Booz Allen Colloquium: Ramamoorthy Ramesh, UC-Berkeley - "Controlling & Manipulating Ferromagnetism"
Friday, May 7, 2010
2:00 p.m. Jeong Kim Engineering Building, Rm. 1110
For More Information:
301 405 4471 email@example.com http://www.ece.umd.edu/colloquium
Booz Allen Hamilton Distinguished Colloquium in Electrical and Computer Engineering
"Controlling and Manipulating Ferromagnetism with an Electric Field Using Multiferroic Oxide Heterostructures"
NOTE: This talk was rescheduled from its original date of Feb. 26.
Dr. Ramamoorthy Ramesh Plato Malozemoff Chair Professor, Department of Materials Science and Engineering University of California, Berkeley
Complex perovskite oxides exhibit a rich spectrum of functional responses, including magnetism, ferroelectricity, highly correlated electron behavior, superconductivity, etc. The basic materials physics of such materials provide the ideal playground for interdisciplinary scientific exploration. Over the past decade we have been exploring the science of such materials (for example, colossal magnetoresistance, ferroelectricity, etc) in thin film form by creating epitaxial heterostructures and nanostructures. Among the large number of materials systems, there exists a small set of materials which exhibit multiple order parameters; these are known as multiferroics. Using our work in the field of ferroelectric and ferromagnetic oxides as the background, we are now exploring such materials, as epitaxial thin films as well as nanostructures. A particularly interesting problem is that related to electric field control and manipulation of ferromagnetism. In this talk I will describe to you some aspects of such materials as well as the scientific and technological excitement in this field. Finally I will share my ideas on the most exciting open problems and emerging directions in multiferroics and beyond.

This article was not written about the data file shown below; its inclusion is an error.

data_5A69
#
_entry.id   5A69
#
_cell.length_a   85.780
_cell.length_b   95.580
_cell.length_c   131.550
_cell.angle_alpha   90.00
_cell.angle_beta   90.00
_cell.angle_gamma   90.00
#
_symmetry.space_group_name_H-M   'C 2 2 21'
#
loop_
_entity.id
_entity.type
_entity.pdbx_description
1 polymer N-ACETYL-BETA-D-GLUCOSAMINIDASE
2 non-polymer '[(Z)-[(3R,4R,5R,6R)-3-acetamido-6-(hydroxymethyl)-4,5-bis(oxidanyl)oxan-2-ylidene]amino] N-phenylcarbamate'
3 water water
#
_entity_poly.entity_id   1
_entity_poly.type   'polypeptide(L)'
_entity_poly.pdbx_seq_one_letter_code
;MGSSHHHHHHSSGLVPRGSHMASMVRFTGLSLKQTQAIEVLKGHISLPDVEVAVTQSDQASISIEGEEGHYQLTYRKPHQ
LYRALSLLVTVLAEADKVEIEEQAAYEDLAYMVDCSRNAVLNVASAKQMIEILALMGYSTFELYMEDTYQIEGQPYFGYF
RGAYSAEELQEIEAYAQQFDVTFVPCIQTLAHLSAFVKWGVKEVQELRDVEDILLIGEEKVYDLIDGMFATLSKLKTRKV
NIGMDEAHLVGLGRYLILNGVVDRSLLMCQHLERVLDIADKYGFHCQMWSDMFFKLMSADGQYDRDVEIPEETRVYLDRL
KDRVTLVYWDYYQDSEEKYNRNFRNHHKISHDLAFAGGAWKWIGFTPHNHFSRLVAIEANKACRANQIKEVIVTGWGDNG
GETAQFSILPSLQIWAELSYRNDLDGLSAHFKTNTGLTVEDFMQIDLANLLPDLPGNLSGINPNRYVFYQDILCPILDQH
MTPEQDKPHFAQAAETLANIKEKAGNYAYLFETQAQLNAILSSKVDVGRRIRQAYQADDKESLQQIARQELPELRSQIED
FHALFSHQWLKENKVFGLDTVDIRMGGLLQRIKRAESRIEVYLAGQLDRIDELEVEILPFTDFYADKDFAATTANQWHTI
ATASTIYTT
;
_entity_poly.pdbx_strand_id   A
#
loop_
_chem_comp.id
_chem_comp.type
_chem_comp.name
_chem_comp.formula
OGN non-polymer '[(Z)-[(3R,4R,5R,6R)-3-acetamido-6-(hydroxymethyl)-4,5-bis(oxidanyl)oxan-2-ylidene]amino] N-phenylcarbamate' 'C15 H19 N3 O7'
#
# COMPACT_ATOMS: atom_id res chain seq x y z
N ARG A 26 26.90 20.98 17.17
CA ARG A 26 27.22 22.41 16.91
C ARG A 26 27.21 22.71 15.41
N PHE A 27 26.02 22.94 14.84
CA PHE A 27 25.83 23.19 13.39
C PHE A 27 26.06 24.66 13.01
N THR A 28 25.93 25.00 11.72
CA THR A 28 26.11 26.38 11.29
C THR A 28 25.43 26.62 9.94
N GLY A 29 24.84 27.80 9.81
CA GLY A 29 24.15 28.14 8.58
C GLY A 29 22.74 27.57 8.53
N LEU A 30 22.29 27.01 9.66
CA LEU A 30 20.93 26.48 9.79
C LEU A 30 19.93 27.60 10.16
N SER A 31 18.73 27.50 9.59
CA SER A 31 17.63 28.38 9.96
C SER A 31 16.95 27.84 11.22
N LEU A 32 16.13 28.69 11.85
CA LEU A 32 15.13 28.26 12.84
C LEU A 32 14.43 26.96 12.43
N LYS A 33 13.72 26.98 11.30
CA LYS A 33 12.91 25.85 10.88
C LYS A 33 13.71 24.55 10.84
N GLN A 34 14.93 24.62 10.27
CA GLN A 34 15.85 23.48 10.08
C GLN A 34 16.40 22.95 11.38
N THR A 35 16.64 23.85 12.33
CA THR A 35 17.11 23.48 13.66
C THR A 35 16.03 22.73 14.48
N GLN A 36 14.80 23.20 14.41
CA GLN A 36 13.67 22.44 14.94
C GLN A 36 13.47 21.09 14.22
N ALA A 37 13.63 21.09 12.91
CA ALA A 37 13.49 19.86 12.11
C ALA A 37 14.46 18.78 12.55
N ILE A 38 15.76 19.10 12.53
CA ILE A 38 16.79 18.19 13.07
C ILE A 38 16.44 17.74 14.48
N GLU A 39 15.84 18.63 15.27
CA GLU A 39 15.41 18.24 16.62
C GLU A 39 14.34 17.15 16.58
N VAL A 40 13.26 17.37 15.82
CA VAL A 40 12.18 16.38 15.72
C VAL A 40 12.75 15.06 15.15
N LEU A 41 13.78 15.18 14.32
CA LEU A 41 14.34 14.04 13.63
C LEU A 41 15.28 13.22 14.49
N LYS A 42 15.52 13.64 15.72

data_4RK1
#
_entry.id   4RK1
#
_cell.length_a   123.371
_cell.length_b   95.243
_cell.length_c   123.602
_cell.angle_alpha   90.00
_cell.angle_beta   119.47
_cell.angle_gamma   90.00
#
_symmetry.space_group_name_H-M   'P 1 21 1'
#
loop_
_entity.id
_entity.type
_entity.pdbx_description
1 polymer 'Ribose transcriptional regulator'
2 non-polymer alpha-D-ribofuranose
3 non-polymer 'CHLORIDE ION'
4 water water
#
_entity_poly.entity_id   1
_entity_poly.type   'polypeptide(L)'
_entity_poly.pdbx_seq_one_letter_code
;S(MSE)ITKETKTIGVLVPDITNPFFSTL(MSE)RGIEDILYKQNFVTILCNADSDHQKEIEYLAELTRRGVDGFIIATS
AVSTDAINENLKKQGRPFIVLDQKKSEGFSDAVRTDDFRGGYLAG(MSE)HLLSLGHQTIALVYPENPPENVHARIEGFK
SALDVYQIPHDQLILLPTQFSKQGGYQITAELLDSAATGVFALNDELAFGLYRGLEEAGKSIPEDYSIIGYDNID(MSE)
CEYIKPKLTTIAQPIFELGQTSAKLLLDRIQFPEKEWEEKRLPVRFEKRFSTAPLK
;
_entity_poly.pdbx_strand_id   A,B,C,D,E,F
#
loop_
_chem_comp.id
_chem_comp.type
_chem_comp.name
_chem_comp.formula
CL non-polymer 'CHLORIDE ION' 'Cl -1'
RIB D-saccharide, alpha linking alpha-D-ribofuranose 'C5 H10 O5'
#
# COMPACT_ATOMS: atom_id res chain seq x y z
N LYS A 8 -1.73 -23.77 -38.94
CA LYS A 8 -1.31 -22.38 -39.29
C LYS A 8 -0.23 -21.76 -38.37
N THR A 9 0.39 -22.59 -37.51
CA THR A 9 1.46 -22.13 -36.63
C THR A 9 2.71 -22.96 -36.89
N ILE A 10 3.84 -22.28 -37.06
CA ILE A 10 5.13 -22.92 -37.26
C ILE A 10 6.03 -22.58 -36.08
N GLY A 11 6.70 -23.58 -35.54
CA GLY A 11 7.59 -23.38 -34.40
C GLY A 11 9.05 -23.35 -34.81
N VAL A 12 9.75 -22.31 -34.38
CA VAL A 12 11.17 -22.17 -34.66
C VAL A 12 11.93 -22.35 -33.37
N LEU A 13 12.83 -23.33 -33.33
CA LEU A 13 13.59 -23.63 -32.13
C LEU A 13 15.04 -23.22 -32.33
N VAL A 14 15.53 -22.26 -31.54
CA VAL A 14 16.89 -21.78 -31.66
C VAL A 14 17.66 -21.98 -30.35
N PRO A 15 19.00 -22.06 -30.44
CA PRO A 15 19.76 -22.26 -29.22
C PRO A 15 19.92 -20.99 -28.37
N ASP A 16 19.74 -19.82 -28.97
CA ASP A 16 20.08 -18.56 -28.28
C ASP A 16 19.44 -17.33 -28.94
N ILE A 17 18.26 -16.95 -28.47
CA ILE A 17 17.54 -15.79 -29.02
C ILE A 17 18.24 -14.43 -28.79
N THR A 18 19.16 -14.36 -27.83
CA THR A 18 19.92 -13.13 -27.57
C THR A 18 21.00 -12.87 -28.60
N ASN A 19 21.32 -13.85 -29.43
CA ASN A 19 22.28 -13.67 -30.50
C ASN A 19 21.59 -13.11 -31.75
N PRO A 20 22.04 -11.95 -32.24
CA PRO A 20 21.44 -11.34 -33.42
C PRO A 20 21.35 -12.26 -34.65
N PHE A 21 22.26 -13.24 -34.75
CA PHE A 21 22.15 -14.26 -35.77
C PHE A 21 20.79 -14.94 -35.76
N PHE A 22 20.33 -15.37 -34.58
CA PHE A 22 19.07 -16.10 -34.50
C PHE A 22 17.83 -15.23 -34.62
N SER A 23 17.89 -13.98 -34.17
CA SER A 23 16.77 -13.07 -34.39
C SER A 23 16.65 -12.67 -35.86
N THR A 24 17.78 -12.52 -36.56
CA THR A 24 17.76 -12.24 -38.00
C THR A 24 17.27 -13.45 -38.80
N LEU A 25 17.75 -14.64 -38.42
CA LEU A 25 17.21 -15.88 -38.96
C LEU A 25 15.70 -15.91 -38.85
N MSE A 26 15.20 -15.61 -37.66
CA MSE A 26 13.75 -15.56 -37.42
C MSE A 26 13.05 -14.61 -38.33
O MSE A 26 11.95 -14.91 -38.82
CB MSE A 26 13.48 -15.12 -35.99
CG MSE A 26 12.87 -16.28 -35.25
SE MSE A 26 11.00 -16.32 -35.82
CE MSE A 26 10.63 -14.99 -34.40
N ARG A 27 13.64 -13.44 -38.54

Professor Ramesh graduated from the University of California, Berkeley with a Ph. D. in 1987. He returned to Berkeley in 2004 and is currently the Plato Malozemoff Chair Professor in Materials Science and Physics. Prior to that he was Distinguished University Professor at the University of Maryland College Park. From 1989-1995, at Bellcore, he initiated research in several key areas of oxide electronics, including ferroelectric nonvolatile memories. His landmark contributions in ferroelectrics came through the recognition that conducting oxide electrodes are the solution to the problem of polarization fatigue, which for 30 years, remained an enigma and unsolved problem. In 1994, in collaboration with S. Jin (Lucent Technologies), he initiated research into manganite thin films and they coined the term, Colossal Magnetoresistive (CMR) Oxides. At Berkeley, he continues to pursue key scientific and technological problems in complex multifunctional oxide thin films, nanostructures and heterostructures. His group demonstrated the existence of a large ferroelectric polarization in multiferroic BiFeO3 films, in agreement with first principle predictions; they also demonstrated electric field control of antiferromagnetism as well as ferromagnetism, a critical step towards the next generation of storage and spintronics devices that are completely electric field controlled. His current research interests include thermoelectric and photovoltaic energy conversion in complex oxide heterostructures. He has published extensively on the synthesis and materials physics of complex oxide materials. He received the Humboldt Senior Scientist Prize and Fellowship to the American Physical Society (2001). In 2005, he was elected a Fellow of American Association for the Advancement of Science as well as the David Adler Lectureship of the American Physical Society. In 2007, he was awarded the Materials Research Society David Turnbull Lectureship Award and in 2009, he was elected Fellow of MRS.
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